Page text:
[summary: plan on responding to over-current in 1.16 microsecond]
The thermal time constant of a cubic meter of silicon is 11,600 seconds (the inverse of the thermal_diffusion), computed by multiplying the specific-heat of a cubic meter with the thermal-resistance of a cubic meter.
The thermal time constant of 0.1 cubic meter (4" on a side) is 100X faster, at 11600/100 or 116 seconds.
The thermal time constant of 0.01m (1centimeter or 0.4 inches) is another factor of 100X faster, at 11600/10000 = 1.6 seconds.
This size --- 1cm --- is much larger than the junction depth of a MOSFET. Which encapsulated the channel where the heat is generated, and will vary depending on the MOSFET physical design.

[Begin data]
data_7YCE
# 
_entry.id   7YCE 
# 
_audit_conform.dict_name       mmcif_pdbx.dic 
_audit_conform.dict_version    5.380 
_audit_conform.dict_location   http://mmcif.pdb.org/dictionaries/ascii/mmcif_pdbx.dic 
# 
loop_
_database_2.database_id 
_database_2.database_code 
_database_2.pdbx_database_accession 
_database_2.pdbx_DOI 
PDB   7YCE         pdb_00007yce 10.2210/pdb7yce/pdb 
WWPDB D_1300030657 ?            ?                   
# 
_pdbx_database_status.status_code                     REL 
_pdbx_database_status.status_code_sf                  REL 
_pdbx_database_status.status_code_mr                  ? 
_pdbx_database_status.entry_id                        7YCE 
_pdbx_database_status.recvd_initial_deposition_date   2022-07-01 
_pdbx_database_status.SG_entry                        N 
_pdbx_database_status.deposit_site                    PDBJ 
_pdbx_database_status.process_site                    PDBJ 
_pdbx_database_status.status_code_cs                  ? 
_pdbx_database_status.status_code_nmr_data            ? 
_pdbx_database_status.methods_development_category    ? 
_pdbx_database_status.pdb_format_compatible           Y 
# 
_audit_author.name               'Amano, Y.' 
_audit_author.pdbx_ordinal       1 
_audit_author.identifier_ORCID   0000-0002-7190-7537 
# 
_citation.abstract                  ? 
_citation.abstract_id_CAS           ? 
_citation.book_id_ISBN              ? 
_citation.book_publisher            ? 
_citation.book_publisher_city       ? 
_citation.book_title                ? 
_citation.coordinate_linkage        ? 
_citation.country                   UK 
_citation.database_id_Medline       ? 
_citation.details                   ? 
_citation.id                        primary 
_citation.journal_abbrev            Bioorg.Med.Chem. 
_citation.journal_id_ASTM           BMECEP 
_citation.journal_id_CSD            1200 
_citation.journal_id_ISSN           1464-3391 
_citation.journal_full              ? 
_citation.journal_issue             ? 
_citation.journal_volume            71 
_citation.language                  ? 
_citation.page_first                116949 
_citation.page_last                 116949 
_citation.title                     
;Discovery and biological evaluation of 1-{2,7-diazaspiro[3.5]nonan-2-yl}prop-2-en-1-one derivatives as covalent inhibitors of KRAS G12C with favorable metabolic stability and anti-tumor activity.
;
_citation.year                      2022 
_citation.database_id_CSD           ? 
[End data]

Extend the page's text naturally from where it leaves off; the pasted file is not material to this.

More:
The active part of the FET will be about 100 microns, so the heat can be easily dumped into a COPPER TAB and pulled out of the package.
We now have a size we can compute with ------ 100 microns, or 0.1 milliMeters of depth.
What is the thermal time constant of 100 microns?
That ---- 100 microns ---- is 10*10 thinner than our previous numbers at 1cm, thus the thermal time constant is
11600 / (100 * 100 * 100 * 100) = 11600 / 100,000,000
== 11600 sec no (this is for 1 cubic meter)
== 116 sec no ( this is for 0.1 cubic meter)
== 1.16 sec no (this is for 1cm cube)
== 0.0116 sec no (this is for 1mm cube)
== 0.000116 sec YES (this, 116 microsecond, is for 100 micron cube)
Thus your protection circuit needs to be AT LEAST THIS FAST.
However, some FETs use just the top 10 microns or so for the FET action, and you need to protect that 10micron region from overheating, by protecting in 1.16 microseconds.
Thus, in summary, you need to aim for 1.16 microsecond response time.